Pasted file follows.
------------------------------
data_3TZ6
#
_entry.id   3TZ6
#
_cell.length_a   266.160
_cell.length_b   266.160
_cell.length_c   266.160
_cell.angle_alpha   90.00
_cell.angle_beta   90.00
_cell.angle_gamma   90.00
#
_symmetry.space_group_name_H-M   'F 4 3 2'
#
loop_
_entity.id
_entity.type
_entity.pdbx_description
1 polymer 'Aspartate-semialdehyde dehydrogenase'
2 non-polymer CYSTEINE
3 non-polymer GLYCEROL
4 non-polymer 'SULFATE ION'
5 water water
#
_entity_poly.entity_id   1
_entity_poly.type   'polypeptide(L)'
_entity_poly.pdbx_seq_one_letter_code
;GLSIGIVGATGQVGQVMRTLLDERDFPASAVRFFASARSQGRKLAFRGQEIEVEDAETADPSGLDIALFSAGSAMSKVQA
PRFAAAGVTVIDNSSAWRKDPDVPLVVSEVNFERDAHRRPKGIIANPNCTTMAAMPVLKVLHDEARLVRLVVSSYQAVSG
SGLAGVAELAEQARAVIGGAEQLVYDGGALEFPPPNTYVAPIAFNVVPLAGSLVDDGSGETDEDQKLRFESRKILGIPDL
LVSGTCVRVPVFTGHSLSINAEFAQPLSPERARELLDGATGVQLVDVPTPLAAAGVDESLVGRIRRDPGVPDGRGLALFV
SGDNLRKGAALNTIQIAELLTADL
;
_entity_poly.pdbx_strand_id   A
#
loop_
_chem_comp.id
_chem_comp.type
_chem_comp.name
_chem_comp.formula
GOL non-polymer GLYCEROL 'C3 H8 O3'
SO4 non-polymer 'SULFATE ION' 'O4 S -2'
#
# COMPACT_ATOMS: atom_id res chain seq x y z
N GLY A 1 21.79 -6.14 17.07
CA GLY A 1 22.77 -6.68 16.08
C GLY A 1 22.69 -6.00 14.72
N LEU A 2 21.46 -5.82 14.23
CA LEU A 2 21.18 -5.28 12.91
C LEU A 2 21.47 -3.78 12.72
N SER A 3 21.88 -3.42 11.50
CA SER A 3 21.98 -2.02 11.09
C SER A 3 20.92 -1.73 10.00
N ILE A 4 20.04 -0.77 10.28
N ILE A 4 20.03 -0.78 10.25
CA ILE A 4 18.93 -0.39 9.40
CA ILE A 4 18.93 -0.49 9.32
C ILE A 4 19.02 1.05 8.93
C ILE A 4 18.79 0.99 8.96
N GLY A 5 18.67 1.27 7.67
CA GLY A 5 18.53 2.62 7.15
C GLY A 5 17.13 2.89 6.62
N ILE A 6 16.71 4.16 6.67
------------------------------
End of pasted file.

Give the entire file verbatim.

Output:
data_3TZ6
#
_entry.id   3TZ6
#
_cell.length_a   266.160
_cell.length_b   266.160
_cell.length_c   266.160
_cell.angle_alpha   90.00
_cell.angle_beta   90.00
_cell.angle_gamma   90.00
#
_symmetry.space_group_name_H-M   'F 4 3 2'
#
loop_
_entity.id
_entity.type
_entity.pdbx_description
1 polymer 'Aspartate-semialdehyde dehydrogenase'
2 non-polymer CYSTEINE
3 non-polymer GLYCEROL
4 non-polymer 'SULFATE ION'
5 water water
#
_entity_poly.entity_id   1
_entity_poly.type   'polypeptide(L)'
_entity_poly.pdbx_seq_one_letter_code
;GLSIGIVGATGQVGQVMRTLLDERDFPASAVRFFASARSQGRKLAFRGQEIEVEDAETADPSGLDIALFSAGSAMSKVQA
PRFAAAGVTVIDNSSAWRKDPDVPLVVSEVNFERDAHRRPKGIIANPNCTTMAAMPVLKVLHDEARLVRLVVSSYQAVSG
SGLAGVAELAEQARAVIGGAEQLVYDGGALEFPPPNTYVAPIAFNVVPLAGSLVDDGSGETDEDQKLRFESRKILGIPDL
LVSGTCVRVPVFTGHSLSINAEFAQPLSPERARELLDGATGVQLVDVPTPLAAAGVDESLVGRIRRDPGVPDGRGLALFV
SGDNLRKGAALNTIQIAELLTADL
;
_entity_poly.pdbx_strand_id   A
#
loop_
_chem_comp.id
_chem_comp.type
_chem_comp.name
_chem_comp.formula
GOL non-polymer GLYCEROL 'C3 H8 O3'
SO4 non-polymer 'SULFATE ION' 'O4 S -2'
#
# COMPACT_ATOMS: atom_id res chain seq x y z
N GLY A 1 21.79 -6.14 17.07
CA GLY A 1 22.77 -6.68 16.08
C GLY A 1 22.69 -6.00 14.72
N LEU A 2 21.46 -5.82 14.23
CA LEU A 2 21.18 -5.28 12.91
C LEU A 2 21.47 -3.78 12.72
N SER A 3 21.88 -3.42 11.50
CA SER A 3 21.98 -2.02 11.09
C SER A 3 20.92 -1.73 10.00
N ILE A 4 20.04 -0.77 10.28
N ILE A 4 20.03 -0.78 10.25
CA ILE A 4 18.93 -0.39 9.40
CA ILE A 4 18.93 -0.49 9.32
C ILE A 4 19.02 1.05 8.93
C ILE A 4 18.79 0.99 8.96
N GLY A 5 18.67 1.27 7.67
CA GLY A 5 18.53 2.62 7.15
C GLY A 5 17.13 2.89 6.62
N ILE A 6 16.71 4.16 6.67